Time Out says
Fri Nov 5 2010A long, brooding and often painfully funny film, this depicts the interacting lives of sad, lonely people: a secretary in her late twenties stuck at home with sherry, paperbacks and a mentally-retarded older sister; her prematurely spinsterish workmate similarly imprisoned with a cadaverous hollow-cheeked mother (Smith again splendid); a shy schoolmaster and a folk-minded stumblebum hippy (Mike Bradwell), all drifting between repression and loneliness as the action shifts from drawing-room to garage, to classroom, to a restaurant complete with one of the world’s most truculent waiters. Seeing this film after so long one is struck yet again by the enormous honesty, intelligence and compassion of Leigh’s work which may explain why despite its occasional awkwardness and refusal to compromise he has such a large and devoted following. Raitt and Joolie Cappleman as the pitiable typists stand out with Smith in a fine cast set in the clear, calm Eastman sea of Leigh’s cinematic imagination.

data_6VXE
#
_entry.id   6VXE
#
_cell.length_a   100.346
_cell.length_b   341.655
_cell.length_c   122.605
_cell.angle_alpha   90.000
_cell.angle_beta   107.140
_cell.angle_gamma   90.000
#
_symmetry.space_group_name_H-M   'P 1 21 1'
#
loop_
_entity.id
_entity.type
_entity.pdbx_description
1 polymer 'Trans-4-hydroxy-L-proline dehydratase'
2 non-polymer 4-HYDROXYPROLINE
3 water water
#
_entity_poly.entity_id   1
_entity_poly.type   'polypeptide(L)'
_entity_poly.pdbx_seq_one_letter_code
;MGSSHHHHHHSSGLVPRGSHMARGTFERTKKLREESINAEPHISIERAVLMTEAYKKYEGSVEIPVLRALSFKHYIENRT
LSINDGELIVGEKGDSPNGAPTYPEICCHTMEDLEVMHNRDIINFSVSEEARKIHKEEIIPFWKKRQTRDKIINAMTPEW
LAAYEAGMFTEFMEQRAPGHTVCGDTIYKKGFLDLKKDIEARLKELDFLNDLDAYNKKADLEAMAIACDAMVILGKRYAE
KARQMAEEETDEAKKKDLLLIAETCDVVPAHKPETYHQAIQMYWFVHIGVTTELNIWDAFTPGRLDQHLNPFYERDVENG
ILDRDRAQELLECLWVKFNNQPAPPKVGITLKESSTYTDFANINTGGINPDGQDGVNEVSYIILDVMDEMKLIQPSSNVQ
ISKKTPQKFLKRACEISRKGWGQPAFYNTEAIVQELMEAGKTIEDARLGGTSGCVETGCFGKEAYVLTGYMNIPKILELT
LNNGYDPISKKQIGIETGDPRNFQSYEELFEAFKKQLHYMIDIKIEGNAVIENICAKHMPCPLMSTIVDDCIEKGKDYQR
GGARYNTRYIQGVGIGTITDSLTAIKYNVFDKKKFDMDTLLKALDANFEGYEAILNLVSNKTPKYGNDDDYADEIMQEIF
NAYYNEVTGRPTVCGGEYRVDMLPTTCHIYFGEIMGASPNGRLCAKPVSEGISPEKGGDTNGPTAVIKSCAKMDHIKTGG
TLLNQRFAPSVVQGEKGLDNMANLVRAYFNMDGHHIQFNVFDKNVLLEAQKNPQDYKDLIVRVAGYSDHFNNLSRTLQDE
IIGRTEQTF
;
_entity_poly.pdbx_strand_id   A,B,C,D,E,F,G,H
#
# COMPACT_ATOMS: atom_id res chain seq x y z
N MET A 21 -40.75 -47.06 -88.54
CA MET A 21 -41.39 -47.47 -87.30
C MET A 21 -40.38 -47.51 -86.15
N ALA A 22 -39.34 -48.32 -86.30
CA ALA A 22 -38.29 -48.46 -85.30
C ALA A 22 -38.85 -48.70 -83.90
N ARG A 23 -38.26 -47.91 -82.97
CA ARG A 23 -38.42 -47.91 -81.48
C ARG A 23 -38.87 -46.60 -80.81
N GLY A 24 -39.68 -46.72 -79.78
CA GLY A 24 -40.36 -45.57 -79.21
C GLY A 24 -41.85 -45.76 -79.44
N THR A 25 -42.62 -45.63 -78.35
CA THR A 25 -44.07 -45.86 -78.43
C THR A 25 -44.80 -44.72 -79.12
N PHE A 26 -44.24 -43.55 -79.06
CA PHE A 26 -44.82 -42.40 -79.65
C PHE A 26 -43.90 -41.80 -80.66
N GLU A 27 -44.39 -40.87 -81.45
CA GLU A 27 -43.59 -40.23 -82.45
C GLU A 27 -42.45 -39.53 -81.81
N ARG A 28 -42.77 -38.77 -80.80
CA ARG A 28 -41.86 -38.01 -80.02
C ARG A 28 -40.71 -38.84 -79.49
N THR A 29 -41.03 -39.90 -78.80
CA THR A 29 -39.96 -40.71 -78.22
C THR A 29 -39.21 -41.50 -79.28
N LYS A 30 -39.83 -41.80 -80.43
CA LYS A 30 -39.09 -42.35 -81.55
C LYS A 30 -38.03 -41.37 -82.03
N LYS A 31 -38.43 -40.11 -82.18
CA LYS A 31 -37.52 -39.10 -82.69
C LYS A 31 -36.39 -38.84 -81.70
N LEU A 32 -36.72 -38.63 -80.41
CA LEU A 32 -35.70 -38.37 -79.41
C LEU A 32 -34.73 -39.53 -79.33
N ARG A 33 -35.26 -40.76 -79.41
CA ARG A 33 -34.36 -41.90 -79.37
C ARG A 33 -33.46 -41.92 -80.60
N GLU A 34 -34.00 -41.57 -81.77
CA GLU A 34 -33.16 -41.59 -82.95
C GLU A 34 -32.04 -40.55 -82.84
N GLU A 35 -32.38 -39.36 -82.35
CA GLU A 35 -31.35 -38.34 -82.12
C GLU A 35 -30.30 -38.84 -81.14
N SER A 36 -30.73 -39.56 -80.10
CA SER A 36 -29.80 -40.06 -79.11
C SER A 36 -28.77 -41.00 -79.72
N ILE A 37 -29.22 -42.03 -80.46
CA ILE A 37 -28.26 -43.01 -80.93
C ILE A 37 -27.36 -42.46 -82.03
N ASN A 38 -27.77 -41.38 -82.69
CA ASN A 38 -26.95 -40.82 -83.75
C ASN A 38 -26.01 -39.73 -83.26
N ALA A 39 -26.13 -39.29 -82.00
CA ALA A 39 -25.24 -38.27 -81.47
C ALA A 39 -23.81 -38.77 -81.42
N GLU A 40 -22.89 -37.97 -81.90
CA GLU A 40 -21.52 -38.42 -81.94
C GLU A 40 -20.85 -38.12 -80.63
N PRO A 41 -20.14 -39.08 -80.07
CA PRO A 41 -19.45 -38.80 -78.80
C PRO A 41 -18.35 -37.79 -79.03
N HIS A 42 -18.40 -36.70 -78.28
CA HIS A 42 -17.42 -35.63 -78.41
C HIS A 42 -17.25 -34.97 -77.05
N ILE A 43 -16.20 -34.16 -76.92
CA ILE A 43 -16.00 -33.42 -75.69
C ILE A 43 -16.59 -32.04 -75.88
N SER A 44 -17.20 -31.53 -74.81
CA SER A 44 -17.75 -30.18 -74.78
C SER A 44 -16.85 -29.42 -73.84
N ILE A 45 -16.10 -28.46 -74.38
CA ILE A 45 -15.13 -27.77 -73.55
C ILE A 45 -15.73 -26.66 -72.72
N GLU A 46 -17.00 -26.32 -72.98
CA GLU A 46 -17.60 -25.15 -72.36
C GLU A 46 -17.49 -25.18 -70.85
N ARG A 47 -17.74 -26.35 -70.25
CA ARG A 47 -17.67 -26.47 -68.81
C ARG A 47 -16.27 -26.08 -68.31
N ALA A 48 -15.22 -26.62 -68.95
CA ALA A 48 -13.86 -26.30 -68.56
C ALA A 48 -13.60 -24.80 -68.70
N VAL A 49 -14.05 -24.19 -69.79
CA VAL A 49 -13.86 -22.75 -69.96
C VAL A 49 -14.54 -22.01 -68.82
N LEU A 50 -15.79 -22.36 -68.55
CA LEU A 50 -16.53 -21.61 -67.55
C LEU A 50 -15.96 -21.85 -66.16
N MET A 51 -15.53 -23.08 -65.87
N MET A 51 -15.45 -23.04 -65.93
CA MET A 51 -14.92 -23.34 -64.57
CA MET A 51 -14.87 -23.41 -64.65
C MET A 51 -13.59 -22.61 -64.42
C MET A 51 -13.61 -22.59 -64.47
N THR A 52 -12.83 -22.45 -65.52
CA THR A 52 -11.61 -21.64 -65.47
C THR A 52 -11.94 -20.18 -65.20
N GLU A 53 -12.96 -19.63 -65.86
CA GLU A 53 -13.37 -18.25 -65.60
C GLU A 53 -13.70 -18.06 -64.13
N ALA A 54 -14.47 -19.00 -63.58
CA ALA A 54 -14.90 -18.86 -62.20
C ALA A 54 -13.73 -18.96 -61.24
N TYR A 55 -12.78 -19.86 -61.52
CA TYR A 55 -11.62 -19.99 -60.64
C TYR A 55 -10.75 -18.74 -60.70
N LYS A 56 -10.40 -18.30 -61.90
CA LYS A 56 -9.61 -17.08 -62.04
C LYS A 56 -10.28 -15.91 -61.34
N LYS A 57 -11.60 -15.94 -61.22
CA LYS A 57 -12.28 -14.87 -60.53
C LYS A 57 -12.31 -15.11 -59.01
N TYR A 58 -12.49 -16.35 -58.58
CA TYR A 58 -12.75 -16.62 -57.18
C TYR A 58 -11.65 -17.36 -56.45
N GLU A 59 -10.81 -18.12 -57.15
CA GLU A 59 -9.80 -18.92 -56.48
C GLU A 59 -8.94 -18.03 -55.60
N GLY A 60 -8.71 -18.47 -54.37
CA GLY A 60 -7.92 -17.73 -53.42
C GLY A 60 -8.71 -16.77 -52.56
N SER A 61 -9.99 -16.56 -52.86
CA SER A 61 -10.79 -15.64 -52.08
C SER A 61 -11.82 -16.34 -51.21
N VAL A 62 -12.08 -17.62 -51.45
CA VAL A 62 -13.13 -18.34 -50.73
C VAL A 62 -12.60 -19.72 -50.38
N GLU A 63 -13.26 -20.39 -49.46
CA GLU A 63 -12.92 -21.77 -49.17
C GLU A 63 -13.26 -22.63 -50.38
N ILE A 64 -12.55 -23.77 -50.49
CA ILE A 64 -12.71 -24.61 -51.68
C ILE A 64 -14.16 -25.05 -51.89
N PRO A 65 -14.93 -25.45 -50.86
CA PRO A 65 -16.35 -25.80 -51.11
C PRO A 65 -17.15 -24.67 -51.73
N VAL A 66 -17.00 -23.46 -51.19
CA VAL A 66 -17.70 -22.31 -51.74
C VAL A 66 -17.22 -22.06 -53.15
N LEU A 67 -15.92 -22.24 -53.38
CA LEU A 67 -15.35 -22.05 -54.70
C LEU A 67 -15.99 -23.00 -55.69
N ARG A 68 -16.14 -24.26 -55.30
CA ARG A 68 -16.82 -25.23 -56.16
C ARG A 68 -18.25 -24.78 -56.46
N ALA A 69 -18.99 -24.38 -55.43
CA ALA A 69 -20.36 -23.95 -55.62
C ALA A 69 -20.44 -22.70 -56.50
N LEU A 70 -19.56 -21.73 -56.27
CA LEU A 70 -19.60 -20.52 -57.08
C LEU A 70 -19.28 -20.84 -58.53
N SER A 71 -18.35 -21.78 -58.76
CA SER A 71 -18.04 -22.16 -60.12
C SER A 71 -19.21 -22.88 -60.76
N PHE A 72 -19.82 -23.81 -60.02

Author: Steve Grant